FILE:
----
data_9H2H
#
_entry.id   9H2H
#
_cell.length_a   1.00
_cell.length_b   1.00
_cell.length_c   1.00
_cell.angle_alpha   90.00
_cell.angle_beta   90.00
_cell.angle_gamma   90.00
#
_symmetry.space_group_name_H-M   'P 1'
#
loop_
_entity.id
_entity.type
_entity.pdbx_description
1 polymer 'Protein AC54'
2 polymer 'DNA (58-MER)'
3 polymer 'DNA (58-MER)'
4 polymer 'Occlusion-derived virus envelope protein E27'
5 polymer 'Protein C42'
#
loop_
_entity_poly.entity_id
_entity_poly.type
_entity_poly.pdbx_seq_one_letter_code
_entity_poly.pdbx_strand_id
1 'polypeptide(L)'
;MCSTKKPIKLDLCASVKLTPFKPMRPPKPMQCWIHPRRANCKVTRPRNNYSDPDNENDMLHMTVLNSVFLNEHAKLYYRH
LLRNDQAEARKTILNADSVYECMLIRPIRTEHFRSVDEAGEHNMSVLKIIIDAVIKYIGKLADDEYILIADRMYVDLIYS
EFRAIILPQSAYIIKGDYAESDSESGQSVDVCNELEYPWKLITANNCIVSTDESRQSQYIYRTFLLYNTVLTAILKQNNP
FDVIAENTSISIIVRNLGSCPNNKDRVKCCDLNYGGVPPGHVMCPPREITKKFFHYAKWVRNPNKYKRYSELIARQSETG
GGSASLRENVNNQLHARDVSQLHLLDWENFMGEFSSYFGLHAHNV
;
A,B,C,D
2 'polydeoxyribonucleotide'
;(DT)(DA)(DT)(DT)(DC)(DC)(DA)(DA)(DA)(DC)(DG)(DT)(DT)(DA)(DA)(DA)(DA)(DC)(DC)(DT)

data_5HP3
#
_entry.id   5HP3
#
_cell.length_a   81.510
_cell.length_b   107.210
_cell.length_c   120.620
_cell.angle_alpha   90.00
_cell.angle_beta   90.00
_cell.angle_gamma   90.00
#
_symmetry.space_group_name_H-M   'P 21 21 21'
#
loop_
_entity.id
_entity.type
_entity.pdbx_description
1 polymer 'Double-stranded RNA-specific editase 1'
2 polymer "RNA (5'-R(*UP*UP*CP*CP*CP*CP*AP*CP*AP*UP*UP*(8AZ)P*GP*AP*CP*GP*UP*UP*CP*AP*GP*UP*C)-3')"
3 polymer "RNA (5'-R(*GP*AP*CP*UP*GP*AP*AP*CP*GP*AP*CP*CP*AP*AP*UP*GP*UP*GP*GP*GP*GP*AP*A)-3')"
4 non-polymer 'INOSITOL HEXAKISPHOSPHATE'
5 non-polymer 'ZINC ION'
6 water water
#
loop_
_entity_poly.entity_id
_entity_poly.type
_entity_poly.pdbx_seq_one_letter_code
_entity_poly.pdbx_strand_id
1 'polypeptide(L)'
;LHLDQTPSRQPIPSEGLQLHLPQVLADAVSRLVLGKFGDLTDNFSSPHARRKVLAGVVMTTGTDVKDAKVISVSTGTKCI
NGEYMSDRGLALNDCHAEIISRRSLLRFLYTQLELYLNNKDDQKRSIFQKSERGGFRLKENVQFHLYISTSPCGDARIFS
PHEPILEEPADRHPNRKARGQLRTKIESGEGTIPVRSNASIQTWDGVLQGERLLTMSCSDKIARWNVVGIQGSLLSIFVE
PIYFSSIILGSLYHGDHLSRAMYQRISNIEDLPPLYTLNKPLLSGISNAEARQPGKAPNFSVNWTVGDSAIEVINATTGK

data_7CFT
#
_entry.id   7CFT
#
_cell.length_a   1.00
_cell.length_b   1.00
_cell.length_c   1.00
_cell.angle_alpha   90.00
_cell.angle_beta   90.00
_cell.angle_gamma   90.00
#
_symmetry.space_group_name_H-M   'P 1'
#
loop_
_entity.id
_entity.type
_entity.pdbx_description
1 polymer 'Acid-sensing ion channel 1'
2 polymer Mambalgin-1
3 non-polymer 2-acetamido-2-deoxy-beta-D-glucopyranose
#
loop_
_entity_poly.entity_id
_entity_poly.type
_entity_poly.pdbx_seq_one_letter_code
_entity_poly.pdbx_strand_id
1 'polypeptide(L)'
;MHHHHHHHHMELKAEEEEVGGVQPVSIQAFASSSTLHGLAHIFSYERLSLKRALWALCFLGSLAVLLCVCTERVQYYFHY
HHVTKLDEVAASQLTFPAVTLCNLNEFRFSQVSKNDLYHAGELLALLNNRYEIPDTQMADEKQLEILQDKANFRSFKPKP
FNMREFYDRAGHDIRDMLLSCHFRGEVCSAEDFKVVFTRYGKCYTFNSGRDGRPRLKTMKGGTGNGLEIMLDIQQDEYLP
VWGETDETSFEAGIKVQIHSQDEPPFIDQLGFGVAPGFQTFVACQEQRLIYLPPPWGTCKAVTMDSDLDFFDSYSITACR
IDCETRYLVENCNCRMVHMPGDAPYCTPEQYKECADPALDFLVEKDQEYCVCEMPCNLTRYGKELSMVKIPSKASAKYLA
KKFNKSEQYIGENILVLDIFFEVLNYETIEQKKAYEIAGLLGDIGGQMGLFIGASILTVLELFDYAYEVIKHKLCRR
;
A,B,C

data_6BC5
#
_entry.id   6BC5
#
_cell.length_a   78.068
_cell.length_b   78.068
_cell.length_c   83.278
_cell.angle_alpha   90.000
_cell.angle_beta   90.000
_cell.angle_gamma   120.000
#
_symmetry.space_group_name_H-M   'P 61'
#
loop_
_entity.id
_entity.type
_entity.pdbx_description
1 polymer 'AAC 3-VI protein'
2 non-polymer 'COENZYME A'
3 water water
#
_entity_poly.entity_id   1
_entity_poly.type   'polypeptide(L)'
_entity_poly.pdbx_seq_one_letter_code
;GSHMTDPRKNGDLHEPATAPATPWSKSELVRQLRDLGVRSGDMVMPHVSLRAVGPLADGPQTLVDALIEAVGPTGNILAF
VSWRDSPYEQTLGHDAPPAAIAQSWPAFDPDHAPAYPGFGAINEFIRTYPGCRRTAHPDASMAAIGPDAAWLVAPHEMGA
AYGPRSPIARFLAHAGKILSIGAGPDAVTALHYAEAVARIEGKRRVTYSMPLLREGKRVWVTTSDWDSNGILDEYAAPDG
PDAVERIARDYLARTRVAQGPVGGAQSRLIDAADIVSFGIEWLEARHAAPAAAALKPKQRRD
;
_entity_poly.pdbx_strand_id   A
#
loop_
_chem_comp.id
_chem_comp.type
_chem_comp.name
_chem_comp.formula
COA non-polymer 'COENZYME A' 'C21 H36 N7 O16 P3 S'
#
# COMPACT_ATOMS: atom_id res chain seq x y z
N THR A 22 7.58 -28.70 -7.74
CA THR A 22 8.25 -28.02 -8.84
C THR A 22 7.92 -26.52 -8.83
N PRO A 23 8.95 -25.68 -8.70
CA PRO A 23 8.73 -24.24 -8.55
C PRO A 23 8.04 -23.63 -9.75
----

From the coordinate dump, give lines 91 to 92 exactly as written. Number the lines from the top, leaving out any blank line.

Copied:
2 polymer Mambalgin-1
3 non-polymer 2-acetamido-2-deoxy-beta-D-glucopyranose